Home News Catholic church leaders appeal for peace in wake of southern Philippine bombings

Catholic church leaders appeal for peace in wake of southern Philippine bombings

Catholic church leaders have appealed for peace in the wake of the bomb explosions that hit the southern Philippine province of Sulu, killing at least 15 people, including soldiers and civilians, on Aug. 24.

In a statement, Bishop Charlie Inzon of Jolo called for an end to violence as authorities blamed extremists for the latest violent attack that hurt at least 75 people.

State security forces said the twin bombings were similar to the Jan. 27, 2019, explosions that killed at least 20 churchgoers inside the Our Lady of Mount Carmel Cathedral in Jolo town.

The so-called Islamic State claimed responsibility for the 2019 attacks.

“[The pandemic] is already a terrible burden we carry daily,” said Bishop Inzon. “Spare us from yet another tragedy. God help us,” he added.

The prelate has just assumed his post as Apostolic Vicar of Jolo on July 16, feast of Our Lady of Mount Carmel, patroness of the vicariate.

The bishop, meanwhile, appealed to authorities to study carefully the steps that they would take in the province following the attacks.

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The presidential palace in Manila announced on Aug. 26 that President Rodrigo Duterte is considering recommendations by security forces to place the entire Sulu province under martial law.

“It would be good if [authorities] would also consult … the local government, civil society organizations, and religious groups,” said Bishop Inzon.

The prelate said “community support and cooperation are important” to achieve peace.

Filipino soldiers are pictured on the site of the explosion, in Jolo, Sulu province, Philippines, Aug. 24. (Photo by Nickee Butlangan/Reuters)

Meanwhile, the Philippine office of the papal charity organization Aid to the Church in Need said “no reason can justify” the attacks in the town of Jolo in Sulu.

“Those responsible for these atrocities are cruel and ruthless, devoid of any ounce of humanity or respect for life and property,” said the group in a statement.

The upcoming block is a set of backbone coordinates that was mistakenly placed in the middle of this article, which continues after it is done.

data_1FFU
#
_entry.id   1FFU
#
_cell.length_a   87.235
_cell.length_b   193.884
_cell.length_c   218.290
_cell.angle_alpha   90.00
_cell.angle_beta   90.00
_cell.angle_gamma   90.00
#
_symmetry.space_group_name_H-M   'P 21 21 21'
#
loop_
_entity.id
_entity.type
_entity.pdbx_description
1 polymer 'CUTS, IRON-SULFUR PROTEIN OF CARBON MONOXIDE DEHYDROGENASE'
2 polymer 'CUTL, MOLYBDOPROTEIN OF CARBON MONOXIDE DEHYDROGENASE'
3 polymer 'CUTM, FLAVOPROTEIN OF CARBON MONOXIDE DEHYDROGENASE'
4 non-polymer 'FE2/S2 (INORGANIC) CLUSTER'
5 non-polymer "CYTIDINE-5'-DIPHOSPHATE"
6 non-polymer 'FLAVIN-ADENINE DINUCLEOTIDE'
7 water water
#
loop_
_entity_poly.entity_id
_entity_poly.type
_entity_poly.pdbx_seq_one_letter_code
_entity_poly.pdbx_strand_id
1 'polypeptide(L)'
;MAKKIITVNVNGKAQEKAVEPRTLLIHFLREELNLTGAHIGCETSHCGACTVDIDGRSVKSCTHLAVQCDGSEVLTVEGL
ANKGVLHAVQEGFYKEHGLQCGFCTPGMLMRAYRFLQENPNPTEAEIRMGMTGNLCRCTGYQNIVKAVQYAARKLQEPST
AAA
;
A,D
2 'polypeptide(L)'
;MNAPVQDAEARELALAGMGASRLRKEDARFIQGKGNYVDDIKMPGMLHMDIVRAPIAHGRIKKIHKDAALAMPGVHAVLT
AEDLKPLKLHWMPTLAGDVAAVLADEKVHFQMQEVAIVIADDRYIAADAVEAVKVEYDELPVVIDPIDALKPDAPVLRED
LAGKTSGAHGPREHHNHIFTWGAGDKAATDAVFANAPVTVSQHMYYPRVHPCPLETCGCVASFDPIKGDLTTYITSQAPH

“This crime is even rendered more unconscionable because of the hardships our people are going through during the pandemic,” it added.

The organization expressed its sympathies to the families of the victims and demanded justice as it “fully supports” the government’s investigation into the incident.

Investigators said the first explosion on Aug. 24 happened on Serrantes Street in Walled City village in Jolo town before noon.

The second explosion occurred about 100 meters away at past one o’clock in the afternoon.

The attacks were reportedly carried out by two female Abu Sayyaf suicide bombers.

Lieutenant General Cirilito Sobejana, commanding general of the Philippine Army, said one of the bombers was probably the Indonesian wife of the first-ever Filipino suicide bomber, who blew himself up outside a military camp in Sulu in 2019.

Jolo town is located in the province of Sulu, one of a chain of islands in the southwest of the country and a known stronghold of the Abu Sayyaf Group that has pledged allegiance to the Islamic State.

The bomb attacks on Aug. 24 were among at least six suicide bombings in the past three years, a mode of terrorist attack previously not done in the Philippines.

The Abu Sayyaf group has been notorious for kidnappings, robberies, and deadly bombings.

Early this month, authorities arrested an Abu Sayyaf leader in the city of Davao, hometown of President Duterte, also in the southern Philippines.

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